Document Detail

Comparative survival of dialysis patients in the United States after coronary angioplasty, coronary artery stenting, and coronary artery bypass surgery and impact of diabetes.
MedLine Citation:
PMID:  12390949     Owner:  NLM     Status:  MEDLINE    
BACKGROUND: The optimal method of coronary revascularization in dialysis patients is controversial. The purpose of this study was to compare the long-term survival of dialysis patients in the United States after PTCA, coronary stenting, or CABG. METHODS AND RESULTS: Dialysis patients hospitalized from 1995 to 1998 for first coronary revascularization procedures after renal replacement therapy initiation were identified from the US Renal Data System database. All-cause and cardiac survival was estimated by the life-table method and compared by the log-rank test. The impact of independent predictors on survival was examined in a Cox regression model. The in-hospital mortality was 8.6% for 6668 CABG patients, 6.4% for 4836 PTCA patients, and 4.1% for 4280 stent patients. The 2-year all-cause survival (mean+/-SEM) was 56.4+/-1.4% for CABG patients, 48.2+/-1.5% for PTCA patients, and 48.4+/-2.0% for stent patients (P<0.0001). After comorbidity adjustment, the relative risk (RR) for CABG (versus PTCA) patients was 0.80 (95% CI 0.76 to 0.84, P<0.0001) for all-cause death and 0.72 (95% CI 0.67 to 0.77, P<0.0001) for cardiac death. For stent (versus PTCA) patients, the RR was 0.94 (95% CI 0.88 to 0.99, P=0.03) for all-cause death and 0.92 (95% CI 0.85 to 0.99, P=0.04) for cardiac death. In diabetic (versus PTCA) patients, the RR for CABG surgery was 0.81 (95% CI 0.75 to 0.88, P<0.0001) for all-cause death and 0.71 (95% CI 0.64 to 0.78, P<0.0001) for cardiac death, and the RR for the stent procedure was 0.99 (95% CI 0.91 to 1.08, P=NS) for all-cause death and 0.99 (95% CI 0.89 to 1.11, P=NS) for cardiac death. CONCLUSIONS: In this retrospective study, dialysis patients in the United States had better long-term survival after CABG surgery than after percutaneous coronary intervention. Stent outcomes were relatively worse in diabetic patients. Our data support the need for large clinical registries and prospective trials of surgical and percutaneous coronary revascularization procedures in dialysis patients.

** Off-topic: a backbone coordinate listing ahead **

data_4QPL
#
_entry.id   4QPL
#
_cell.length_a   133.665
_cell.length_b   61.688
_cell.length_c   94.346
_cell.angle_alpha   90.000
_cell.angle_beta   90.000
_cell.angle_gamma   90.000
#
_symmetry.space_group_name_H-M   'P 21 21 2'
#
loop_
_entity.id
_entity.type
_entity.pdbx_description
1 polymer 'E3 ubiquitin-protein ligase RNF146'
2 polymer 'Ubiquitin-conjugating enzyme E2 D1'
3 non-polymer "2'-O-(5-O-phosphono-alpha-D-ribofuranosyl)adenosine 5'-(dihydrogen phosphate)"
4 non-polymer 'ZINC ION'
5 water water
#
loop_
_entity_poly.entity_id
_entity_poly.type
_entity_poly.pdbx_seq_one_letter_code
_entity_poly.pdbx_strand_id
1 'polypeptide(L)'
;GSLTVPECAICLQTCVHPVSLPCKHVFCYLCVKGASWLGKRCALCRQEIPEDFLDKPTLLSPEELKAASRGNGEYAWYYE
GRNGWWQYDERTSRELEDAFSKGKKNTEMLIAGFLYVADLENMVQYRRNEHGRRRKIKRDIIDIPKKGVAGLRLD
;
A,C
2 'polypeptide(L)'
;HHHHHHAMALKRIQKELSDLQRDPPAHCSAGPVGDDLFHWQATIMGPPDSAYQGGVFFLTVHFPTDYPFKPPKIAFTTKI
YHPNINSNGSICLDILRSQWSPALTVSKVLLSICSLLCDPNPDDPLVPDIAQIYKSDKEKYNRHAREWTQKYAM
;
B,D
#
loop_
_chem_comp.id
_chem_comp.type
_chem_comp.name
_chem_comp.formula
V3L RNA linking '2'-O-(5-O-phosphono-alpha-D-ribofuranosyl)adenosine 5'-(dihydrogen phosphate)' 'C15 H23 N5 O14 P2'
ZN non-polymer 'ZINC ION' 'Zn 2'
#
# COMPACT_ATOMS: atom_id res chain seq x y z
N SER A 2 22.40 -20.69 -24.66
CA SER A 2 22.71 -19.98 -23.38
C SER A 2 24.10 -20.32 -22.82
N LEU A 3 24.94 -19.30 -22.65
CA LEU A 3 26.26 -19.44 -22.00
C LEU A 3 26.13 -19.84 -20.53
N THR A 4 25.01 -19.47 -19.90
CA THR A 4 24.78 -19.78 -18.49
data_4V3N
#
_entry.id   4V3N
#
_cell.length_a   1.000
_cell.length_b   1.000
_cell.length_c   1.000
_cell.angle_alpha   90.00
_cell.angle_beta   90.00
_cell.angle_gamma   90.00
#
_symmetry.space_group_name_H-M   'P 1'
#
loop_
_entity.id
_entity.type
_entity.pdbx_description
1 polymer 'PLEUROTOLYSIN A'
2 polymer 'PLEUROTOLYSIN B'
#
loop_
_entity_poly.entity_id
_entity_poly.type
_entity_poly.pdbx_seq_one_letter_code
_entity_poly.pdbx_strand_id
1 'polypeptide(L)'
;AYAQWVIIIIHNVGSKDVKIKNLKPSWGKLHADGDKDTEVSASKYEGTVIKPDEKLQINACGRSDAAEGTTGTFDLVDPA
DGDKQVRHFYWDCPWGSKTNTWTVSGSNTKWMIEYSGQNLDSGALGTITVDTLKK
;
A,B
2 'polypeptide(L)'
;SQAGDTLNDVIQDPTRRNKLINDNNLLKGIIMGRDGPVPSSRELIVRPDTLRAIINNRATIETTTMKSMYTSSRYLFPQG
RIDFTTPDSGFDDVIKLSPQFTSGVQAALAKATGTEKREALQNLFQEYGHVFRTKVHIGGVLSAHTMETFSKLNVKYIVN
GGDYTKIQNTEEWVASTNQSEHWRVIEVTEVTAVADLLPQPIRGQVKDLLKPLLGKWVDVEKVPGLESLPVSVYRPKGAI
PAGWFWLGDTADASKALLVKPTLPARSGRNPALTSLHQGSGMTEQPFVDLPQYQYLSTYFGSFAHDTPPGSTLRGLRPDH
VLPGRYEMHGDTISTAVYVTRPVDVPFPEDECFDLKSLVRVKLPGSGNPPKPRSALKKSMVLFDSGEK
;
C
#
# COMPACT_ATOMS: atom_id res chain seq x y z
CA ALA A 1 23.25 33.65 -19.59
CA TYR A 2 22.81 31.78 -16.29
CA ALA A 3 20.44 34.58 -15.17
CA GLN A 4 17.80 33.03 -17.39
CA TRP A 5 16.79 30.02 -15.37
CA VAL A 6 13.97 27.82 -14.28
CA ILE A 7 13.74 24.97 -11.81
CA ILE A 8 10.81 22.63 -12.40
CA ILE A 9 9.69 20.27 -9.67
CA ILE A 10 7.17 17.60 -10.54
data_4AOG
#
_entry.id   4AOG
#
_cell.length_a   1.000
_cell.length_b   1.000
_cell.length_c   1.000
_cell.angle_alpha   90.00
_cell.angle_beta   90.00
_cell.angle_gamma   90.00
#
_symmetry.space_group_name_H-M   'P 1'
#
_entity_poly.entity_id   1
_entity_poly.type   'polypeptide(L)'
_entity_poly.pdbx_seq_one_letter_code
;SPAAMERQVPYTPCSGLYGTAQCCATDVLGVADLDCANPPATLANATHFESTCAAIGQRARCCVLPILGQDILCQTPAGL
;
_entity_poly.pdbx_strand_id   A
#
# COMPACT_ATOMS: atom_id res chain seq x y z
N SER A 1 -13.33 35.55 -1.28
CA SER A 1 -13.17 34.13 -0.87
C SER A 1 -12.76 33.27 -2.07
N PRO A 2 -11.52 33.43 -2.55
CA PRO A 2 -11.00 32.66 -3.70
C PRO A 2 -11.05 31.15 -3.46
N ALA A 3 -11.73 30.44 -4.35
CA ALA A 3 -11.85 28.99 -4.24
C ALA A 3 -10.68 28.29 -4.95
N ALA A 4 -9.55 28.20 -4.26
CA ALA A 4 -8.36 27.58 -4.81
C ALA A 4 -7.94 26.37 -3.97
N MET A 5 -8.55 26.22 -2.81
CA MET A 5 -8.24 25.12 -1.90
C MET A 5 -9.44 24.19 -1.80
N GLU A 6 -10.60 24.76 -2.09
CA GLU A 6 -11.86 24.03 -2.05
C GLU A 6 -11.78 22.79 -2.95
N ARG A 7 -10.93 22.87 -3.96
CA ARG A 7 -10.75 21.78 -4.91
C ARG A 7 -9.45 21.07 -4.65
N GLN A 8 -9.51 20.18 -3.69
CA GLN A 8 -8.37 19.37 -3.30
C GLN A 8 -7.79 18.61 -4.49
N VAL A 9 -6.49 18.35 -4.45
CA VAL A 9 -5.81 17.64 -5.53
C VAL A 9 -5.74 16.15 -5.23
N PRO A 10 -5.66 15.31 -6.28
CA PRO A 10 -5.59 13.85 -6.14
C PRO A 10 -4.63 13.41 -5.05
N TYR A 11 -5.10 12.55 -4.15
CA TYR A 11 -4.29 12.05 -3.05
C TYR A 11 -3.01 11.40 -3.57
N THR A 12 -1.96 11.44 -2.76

Charles A Herzog; Jennie Z Ma; Allan J Collins
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Publication Detail:
Type:  Comparative Study; Journal Article; Research Support, U.S. Gov't, P.H.S.    
Journal Detail:
Title:  Circulation     Volume:  106     ISSN:  1524-4539     ISO Abbreviation:  Circulation     Publication Date:  2002 Oct 
Date Detail:
Created Date:  2002-10-22     Completed Date:  2002-11-05     Revised Date:  2007-11-14    
Medline Journal Info:
Nlm Unique ID:  0147763     Medline TA:  Circulation     Country:  United States    
Other Details:
Languages:  eng     Pagination:  2207-11     Citation Subset:  AIM; IM    
Cardiovascular Special Studies Center, United States Renal Data System, Minneapolis, Minn., USA.
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MeSH Terms
Angioplasty, Transluminal, Percutaneous Coronary*
Coronary Artery Bypass*
Coronary Disease / surgery
Diabetic Nephropathies / mortality*
Kidney Failure, Chronic / mortality,  therapy
Middle Aged
Proportional Hazards Models
Renal Dialysis / mortality*
Retrospective Studies
Survival Analysis
Survival Rate
Treatment Outcome
United States
Grant Support

From MEDLINE®/PubMed®, a database of the U.S. National Library of Medicine

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